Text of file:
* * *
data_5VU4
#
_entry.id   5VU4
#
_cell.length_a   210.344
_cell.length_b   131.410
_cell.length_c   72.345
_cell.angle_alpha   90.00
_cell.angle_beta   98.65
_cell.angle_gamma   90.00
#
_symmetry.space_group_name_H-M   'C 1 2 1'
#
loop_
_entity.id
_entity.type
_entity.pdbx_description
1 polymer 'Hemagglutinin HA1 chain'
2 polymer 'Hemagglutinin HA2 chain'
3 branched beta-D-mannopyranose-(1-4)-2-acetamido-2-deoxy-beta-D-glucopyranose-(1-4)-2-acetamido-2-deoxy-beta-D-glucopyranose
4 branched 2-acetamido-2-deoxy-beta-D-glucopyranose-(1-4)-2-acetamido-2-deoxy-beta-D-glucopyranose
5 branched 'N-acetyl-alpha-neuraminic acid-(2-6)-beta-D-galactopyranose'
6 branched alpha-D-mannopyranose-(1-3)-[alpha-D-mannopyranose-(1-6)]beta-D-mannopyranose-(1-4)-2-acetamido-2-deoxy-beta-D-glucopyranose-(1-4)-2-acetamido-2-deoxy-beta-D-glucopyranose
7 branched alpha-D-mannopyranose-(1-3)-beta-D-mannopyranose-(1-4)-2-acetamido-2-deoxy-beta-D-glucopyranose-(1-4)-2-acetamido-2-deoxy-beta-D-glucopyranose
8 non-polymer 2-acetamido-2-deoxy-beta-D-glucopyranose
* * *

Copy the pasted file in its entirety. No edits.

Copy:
data_5VU4
#
_entry.id   5VU4
#
_cell.length_a   210.344
_cell.length_b   131.410
_cell.length_c   72.345
_cell.angle_alpha   90.00
_cell.angle_beta   98.65
_cell.angle_gamma   90.00
#
_symmetry.space_group_name_H-M   'C 1 2 1'
#
loop_
_entity.id
_entity.type
_entity.pdbx_description
1 polymer 'Hemagglutinin HA1 chain'
2 polymer 'Hemagglutinin HA2 chain'
3 branched beta-D-mannopyranose-(1-4)-2-acetamido-2-deoxy-beta-D-glucopyranose-(1-4)-2-acetamido-2-deoxy-beta-D-glucopyranose
4 branched 2-acetamido-2-deoxy-beta-D-glucopyranose-(1-4)-2-acetamido-2-deoxy-beta-D-glucopyranose
5 branched 'N-acetyl-alpha-neuraminic acid-(2-6)-beta-D-galactopyranose'
6 branched alpha-D-mannopyranose-(1-3)-[alpha-D-mannopyranose-(1-6)]beta-D-mannopyranose-(1-4)-2-acetamido-2-deoxy-beta-D-glucopyranose-(1-4)-2-acetamido-2-deoxy-beta-D-glucopyranose
7 branched alpha-D-mannopyranose-(1-3)-beta-D-mannopyranose-(1-4)-2-acetamido-2-deoxy-beta-D-glucopyranose-(1-4)-2-acetamido-2-deoxy-beta-D-glucopyranose
8 non-polymer 2-acetamido-2-deoxy-beta-D-glucopyranose